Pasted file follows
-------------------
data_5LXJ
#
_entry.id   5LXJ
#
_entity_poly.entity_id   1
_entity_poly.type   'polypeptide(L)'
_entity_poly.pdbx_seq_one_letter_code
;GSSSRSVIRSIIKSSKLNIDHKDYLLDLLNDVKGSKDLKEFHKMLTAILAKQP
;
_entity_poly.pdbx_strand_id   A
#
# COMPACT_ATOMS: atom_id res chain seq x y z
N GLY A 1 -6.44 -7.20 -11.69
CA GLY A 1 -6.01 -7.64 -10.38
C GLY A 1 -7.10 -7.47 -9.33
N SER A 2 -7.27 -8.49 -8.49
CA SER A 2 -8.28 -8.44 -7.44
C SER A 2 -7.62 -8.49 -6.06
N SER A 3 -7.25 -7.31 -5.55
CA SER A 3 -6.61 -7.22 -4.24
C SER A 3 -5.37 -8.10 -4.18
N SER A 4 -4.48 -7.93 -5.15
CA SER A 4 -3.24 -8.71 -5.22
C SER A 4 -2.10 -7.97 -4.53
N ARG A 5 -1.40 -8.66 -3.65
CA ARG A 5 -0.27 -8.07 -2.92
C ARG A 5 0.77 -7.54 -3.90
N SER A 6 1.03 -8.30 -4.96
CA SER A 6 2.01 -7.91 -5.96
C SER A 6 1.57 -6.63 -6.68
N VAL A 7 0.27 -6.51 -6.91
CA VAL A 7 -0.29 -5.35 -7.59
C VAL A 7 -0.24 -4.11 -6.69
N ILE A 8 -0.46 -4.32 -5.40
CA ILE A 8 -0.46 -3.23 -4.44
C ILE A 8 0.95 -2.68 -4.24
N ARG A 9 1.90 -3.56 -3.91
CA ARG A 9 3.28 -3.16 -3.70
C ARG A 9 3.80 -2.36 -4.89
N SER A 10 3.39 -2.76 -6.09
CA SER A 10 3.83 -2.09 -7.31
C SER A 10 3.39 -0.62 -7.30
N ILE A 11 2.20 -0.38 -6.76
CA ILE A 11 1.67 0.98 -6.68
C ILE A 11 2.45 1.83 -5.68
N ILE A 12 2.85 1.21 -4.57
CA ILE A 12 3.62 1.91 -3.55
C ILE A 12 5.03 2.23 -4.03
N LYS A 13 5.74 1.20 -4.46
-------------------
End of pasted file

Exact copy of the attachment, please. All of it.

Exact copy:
data_5LXJ
#
_entry.id   5LXJ
#
_entity_poly.entity_id   1
_entity_poly.type   'polypeptide(L)'
_entity_poly.pdbx_seq_one_letter_code
;GSSSRSVIRSIIKSSKLNIDHKDYLLDLLNDVKGSKDLKEFHKMLTAILAKQP
;
_entity_poly.pdbx_strand_id   A
#
# COMPACT_ATOMS: atom_id res chain seq x y z
N GLY A 1 -6.44 -7.20 -11.69
CA GLY A 1 -6.01 -7.64 -10.38
C GLY A 1 -7.10 -7.47 -9.33
N SER A 2 -7.27 -8.49 -8.49
CA SER A 2 -8.28 -8.44 -7.44
C SER A 2 -7.62 -8.49 -6.06
N SER A 3 -7.25 -7.31 -5.55
CA SER A 3 -6.61 -7.22 -4.24
C SER A 3 -5.37 -8.10 -4.18
N SER A 4 -4.48 -7.93 -5.15
CA SER A 4 -3.24 -8.71 -5.22
C SER A 4 -2.10 -7.97 -4.53
N ARG A 5 -1.40 -8.66 -3.65
CA ARG A 5 -0.27 -8.07 -2.92
C ARG A 5 0.77 -7.54 -3.90
N SER A 6 1.03 -8.30 -4.96
CA SER A 6 2.01 -7.91 -5.96
C SER A 6 1.57 -6.63 -6.68
N VAL A 7 0.27 -6.51 -6.91
CA VAL A 7 -0.29 -5.35 -7.59
C VAL A 7 -0.24 -4.11 -6.69
N ILE A 8 -0.46 -4.32 -5.40
CA ILE A 8 -0.46 -3.23 -4.44
C ILE A 8 0.95 -2.68 -4.24
N ARG A 9 1.90 -3.56 -3.91
CA ARG A 9 3.28 -3.16 -3.70
C ARG A 9 3.80 -2.36 -4.89
N SER A 10 3.39 -2.76 -6.09
CA SER A 10 3.83 -2.09 -7.31
C SER A 10 3.39 -0.62 -7.30
N ILE A 11 2.20 -0.38 -6.76
CA ILE A 11 1.67 0.98 -6.68
C ILE A 11 2.45 1.83 -5.68
N ILE A 12 2.85 1.21 -4.57
CA ILE A 12 3.62 1.91 -3.55
C ILE A 12 5.03 2.23 -4.03
N LYS A 13 5.74 1.20 -4.46